Business Insider UK spoke with Lynne Doughtie, Chairman and CEO of KPMG US at Davos about dealing with making tough decisions as a leader.
Read the full transcript below:
Alyson: Being a CEO comes with a lot of responsibility, just tough decisions sometimes you have to make – it’s not all glory, at all, it’s a lot of work.
One tough decision you had to make that you got wide praise for was last year, there were six executives who had found some insider information at KPMG; they learned that an audit was gonna happen. And you made the prompt, quick decision to fire all six of the executives.
How did you make that decision? I mean, it was widely praised, but I’m sure it couldn’t have been easy?
Lynne: No. And I think all leaders at some point in time you’re gonna face tough decisions. And I think it’s really important that…you know, the way I approach that – and I think others should as well – is you have to seek the facts.
It’s not something that you do in isolation. It’s getting the perspectives, seeking the truth, and I think it’s also looking at the core values of what you as a person, and as a leader stand for, and what your organisation stands for. And there are certain things that are zero tolerance. It doesn’t mean that you want bad things for people, but there are consequences. You have to set the tone for the organisation.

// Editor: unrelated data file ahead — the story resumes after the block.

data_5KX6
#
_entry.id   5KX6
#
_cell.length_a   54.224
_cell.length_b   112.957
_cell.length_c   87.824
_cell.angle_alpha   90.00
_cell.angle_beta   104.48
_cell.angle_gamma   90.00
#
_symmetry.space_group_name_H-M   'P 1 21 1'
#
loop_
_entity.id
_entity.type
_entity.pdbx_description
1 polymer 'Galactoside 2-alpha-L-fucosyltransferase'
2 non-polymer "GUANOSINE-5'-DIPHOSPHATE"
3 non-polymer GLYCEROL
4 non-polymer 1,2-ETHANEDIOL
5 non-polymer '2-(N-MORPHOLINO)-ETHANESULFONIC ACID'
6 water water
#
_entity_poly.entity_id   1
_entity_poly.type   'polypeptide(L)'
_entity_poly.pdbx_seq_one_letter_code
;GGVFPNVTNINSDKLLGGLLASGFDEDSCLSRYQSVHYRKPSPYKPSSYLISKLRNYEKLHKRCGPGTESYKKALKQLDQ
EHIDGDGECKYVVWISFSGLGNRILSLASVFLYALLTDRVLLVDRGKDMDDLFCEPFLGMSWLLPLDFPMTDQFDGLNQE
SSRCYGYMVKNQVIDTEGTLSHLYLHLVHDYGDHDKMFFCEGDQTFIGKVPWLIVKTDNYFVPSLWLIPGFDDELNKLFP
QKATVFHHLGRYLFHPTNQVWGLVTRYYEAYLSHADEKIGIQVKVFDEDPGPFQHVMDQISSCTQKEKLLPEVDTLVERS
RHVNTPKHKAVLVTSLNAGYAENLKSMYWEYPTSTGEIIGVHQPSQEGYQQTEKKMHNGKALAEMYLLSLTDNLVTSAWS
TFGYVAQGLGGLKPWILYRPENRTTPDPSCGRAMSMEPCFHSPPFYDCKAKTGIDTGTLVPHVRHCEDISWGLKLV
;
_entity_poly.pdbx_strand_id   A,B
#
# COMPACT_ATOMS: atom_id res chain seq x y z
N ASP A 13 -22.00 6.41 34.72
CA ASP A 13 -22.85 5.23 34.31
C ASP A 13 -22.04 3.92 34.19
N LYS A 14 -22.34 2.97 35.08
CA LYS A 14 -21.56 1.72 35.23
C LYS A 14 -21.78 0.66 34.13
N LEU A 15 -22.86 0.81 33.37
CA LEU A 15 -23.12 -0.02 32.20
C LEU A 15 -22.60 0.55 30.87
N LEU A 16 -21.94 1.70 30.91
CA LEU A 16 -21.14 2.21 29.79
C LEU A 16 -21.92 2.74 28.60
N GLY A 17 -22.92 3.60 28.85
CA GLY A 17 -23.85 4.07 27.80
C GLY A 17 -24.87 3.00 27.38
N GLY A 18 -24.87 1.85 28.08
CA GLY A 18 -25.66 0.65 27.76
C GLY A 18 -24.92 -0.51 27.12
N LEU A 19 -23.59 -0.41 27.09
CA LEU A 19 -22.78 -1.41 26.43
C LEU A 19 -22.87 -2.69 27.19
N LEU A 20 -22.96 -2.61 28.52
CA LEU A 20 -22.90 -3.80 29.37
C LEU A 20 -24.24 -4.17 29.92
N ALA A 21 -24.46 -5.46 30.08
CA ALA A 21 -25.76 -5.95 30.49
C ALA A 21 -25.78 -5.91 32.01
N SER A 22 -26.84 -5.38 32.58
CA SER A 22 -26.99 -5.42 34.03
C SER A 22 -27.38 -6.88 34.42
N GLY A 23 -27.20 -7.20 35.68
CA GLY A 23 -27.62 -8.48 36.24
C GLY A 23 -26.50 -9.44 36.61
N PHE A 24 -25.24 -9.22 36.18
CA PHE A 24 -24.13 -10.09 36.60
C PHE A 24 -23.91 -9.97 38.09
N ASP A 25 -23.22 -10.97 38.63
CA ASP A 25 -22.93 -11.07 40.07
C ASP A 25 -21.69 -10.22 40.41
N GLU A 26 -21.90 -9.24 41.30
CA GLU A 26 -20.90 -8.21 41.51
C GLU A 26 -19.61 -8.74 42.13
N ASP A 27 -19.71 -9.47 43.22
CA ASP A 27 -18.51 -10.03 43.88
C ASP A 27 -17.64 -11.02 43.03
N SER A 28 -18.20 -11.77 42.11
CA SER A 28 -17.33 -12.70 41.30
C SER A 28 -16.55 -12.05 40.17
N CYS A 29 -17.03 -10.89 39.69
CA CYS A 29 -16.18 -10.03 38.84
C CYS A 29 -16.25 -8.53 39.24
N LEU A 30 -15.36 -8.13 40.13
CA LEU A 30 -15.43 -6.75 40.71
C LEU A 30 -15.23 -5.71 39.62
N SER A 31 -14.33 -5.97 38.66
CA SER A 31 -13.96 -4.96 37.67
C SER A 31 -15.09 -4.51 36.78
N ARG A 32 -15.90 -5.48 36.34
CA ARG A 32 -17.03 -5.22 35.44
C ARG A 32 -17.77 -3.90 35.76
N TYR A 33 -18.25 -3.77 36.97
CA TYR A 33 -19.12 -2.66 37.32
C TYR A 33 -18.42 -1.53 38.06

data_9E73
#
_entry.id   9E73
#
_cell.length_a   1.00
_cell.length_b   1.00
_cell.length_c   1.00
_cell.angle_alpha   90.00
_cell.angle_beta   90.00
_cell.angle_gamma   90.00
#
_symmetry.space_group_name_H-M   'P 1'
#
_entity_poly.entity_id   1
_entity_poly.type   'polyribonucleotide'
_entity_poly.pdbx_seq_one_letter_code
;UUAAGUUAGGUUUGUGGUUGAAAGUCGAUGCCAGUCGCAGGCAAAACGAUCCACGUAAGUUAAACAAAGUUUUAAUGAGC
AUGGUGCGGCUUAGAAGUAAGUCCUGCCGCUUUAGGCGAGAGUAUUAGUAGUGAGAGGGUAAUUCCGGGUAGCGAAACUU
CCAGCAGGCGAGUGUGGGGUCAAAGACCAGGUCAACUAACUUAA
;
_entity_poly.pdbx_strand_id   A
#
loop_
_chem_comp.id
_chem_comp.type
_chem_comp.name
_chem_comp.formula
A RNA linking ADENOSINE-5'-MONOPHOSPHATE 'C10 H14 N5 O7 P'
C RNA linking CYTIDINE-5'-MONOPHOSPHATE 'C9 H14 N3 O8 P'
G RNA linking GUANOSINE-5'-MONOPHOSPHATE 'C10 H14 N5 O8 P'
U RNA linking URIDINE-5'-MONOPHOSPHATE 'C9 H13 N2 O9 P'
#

And so I think as any leader or future leader approaches those tough decisions, it is important that others are involved, but sticking to what you know is right, from your own core is important. Then also, usually if it’s a really tough one, you’ve got to be decisive and move quickly. Finding that right balance of seeking the facts, moving quickly, getting to the right answer can be tough; but it’s something that others are watching, and it’s important that you set the example for your organisation.
Alyson: I think the decisiveness is really important if you can’t waffle, once you make a decision you just have to own it and lead into it.
Lynne: Exactly. And also, look, leaders aren’t perfect. You’re gonna make some mistakes and it’s owning those mistakes as well. And that kinda gets back to the authenticity, and real. And it’s just being very transparent about: “here’s what I thought through, here’s the decision that’s in the best interest of our institution.” And explaining that and then moving forward.
I think when you do that you get to the right answer.
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